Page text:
In 1977, NASA launched two spacecraft as part of the Voyager Interstellar Mission. Each probe carried a copy of the Golden Record--a copper album, coated in gold, of images and recordings meant to convey life on earth to extraterrestrials who might someday cross paths with the probes. In addition to images of human anatomy and rush hour traffic in India, the record featured greetings in 55 languages, sounds such as thunderstorms and Morse code, and a selection of musical recordings spanning the globe--from an ancient Chinese composition to Chuck Berry's "Johnny B. Goode." (You can hear the entire Golden Record here.)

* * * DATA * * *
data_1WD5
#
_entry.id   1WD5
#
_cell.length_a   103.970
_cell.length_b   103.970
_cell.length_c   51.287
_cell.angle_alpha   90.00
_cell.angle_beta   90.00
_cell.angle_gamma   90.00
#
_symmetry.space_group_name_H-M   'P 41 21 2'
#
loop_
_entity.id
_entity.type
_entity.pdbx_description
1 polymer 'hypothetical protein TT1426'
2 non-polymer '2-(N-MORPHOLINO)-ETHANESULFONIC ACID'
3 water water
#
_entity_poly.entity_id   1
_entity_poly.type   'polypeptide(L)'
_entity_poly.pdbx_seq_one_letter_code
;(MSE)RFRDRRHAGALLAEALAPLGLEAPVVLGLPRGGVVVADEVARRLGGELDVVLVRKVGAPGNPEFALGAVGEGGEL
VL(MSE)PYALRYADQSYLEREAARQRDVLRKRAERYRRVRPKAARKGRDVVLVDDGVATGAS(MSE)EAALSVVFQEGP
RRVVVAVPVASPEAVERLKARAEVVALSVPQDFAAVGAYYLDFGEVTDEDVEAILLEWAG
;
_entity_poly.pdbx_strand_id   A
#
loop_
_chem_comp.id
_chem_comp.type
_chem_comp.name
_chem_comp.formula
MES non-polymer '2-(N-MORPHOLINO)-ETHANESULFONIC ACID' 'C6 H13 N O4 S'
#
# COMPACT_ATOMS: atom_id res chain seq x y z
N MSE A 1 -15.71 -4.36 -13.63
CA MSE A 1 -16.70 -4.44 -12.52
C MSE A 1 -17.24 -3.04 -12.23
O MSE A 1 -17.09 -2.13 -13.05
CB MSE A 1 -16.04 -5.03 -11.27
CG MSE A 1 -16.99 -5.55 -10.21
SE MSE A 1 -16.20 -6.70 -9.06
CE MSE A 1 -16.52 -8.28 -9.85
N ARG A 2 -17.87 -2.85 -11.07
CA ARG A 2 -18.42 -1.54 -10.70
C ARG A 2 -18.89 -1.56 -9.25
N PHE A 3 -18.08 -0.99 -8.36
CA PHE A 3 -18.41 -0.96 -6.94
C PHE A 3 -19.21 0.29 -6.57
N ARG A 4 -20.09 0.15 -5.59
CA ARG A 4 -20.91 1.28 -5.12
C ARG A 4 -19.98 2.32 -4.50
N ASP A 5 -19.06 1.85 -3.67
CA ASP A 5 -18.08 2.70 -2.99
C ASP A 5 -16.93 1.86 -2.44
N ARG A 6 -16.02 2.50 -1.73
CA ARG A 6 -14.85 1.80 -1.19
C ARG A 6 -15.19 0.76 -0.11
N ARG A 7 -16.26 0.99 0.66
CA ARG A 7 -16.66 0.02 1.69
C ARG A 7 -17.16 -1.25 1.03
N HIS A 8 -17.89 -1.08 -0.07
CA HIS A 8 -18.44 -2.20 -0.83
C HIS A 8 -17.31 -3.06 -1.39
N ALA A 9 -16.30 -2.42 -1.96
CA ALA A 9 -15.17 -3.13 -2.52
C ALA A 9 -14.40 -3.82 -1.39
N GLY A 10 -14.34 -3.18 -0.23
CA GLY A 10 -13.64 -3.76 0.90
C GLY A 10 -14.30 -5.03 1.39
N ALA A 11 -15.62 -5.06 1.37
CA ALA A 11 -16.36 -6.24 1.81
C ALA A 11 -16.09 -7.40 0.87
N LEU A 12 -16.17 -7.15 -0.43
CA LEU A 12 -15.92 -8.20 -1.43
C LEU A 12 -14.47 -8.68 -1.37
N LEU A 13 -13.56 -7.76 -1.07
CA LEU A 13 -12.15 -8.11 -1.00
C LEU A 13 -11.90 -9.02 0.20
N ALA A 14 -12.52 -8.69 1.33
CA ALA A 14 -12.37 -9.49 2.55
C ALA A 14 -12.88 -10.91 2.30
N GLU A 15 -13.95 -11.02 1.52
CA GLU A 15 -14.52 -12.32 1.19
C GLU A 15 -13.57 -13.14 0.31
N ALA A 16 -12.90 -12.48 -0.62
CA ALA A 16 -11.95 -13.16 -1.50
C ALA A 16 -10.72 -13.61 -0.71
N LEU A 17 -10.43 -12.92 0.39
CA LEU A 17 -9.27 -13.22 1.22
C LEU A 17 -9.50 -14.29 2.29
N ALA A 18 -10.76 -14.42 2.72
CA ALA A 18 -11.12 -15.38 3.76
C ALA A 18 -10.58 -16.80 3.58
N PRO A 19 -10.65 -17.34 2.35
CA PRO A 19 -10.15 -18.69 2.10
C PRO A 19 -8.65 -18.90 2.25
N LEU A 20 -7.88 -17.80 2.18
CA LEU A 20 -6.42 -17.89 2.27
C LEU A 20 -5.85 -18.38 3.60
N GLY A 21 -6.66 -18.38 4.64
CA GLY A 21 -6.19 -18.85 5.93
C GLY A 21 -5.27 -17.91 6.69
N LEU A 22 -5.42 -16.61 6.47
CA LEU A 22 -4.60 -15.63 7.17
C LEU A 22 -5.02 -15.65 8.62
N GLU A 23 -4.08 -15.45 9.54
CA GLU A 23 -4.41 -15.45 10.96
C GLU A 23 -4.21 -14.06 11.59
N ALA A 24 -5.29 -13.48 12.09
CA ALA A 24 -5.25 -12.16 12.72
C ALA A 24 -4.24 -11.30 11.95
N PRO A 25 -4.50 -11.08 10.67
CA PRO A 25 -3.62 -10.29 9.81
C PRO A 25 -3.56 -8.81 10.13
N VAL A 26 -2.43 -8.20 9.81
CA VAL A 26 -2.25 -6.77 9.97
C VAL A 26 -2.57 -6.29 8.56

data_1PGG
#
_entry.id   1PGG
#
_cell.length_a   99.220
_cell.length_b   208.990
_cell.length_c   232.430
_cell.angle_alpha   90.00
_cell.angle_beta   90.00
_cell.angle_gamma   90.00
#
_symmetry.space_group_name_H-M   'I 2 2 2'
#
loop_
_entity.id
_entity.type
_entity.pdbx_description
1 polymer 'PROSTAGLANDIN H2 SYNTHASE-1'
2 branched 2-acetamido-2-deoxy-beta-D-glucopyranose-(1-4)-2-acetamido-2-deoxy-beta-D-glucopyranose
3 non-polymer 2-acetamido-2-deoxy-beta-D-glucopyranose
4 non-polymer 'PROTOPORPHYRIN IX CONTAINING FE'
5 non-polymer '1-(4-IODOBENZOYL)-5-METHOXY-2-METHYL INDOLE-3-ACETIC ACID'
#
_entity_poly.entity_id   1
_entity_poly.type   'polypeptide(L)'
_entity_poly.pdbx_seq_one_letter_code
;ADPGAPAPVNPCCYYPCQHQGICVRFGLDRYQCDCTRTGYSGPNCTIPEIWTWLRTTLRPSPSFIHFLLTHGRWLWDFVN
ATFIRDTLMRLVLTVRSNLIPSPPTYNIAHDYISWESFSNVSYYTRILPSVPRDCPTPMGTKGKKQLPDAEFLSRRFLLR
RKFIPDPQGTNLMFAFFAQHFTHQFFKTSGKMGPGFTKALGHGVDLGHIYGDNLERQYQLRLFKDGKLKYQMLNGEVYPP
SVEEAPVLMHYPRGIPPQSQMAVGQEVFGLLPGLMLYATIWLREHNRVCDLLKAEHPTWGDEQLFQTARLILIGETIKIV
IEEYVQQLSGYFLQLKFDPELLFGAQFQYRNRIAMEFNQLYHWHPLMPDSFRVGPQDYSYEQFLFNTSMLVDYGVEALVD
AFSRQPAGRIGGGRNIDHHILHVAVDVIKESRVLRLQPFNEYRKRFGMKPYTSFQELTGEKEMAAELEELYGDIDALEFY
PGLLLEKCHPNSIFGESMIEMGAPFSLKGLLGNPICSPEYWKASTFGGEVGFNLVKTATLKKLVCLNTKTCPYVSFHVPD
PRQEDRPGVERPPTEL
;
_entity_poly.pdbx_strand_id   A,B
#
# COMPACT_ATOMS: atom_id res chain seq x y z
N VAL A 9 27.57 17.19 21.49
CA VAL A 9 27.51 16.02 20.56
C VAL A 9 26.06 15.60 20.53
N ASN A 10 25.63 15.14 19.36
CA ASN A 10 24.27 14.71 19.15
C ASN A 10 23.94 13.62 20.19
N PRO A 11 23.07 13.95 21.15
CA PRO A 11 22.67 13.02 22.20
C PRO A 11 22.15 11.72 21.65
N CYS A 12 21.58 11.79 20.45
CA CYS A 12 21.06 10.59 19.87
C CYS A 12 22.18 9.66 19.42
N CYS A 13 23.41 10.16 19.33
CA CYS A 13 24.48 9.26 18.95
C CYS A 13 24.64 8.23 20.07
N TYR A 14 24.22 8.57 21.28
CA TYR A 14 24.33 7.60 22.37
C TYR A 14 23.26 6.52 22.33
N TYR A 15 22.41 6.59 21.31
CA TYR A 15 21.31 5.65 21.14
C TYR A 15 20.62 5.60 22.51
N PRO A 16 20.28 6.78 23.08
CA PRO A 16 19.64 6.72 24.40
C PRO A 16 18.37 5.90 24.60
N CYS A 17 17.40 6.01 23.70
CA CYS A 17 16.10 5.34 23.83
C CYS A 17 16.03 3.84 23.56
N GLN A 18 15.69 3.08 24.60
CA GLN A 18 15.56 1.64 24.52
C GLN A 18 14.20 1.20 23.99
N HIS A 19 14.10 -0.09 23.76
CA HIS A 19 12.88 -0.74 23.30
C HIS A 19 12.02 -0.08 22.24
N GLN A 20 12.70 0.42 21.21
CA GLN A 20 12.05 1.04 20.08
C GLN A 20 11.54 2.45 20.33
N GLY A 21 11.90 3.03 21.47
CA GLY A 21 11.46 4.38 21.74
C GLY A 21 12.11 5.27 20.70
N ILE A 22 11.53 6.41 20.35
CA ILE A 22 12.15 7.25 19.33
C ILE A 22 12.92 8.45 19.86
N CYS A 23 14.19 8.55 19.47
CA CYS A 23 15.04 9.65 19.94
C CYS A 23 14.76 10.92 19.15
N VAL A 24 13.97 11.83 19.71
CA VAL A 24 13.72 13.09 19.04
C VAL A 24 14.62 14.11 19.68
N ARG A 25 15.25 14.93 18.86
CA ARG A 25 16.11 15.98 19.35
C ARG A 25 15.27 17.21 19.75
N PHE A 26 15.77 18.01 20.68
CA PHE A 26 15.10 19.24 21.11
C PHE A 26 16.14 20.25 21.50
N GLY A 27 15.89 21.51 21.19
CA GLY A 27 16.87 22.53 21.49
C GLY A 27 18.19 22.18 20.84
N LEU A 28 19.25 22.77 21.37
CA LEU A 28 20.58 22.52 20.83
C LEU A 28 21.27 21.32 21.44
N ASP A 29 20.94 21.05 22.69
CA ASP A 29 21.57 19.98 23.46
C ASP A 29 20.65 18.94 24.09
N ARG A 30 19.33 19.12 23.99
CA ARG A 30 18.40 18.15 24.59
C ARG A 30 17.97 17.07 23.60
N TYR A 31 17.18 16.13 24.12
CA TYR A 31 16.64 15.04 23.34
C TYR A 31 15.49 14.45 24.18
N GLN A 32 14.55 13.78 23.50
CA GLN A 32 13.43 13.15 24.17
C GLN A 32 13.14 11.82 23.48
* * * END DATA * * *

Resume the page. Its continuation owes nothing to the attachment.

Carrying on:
While the Voyager probes aren't expected to reach another planetary system for roughly 40,000 years, we recently stumbled across evidence that the Golden Record has indeed been intercepted by intelligent beings--check out this reworking: Scrambles of Earth: The Voyager Interstellar Record, Remixed by Extraterrestrials. And if you haven't heard our Space episode, take a listen. Ann Druyan (the Creative Director of the Golden Record project) talks about putting together the original compilation...and yet another advanced life form--composer Philip Glass--shares a remix of his own.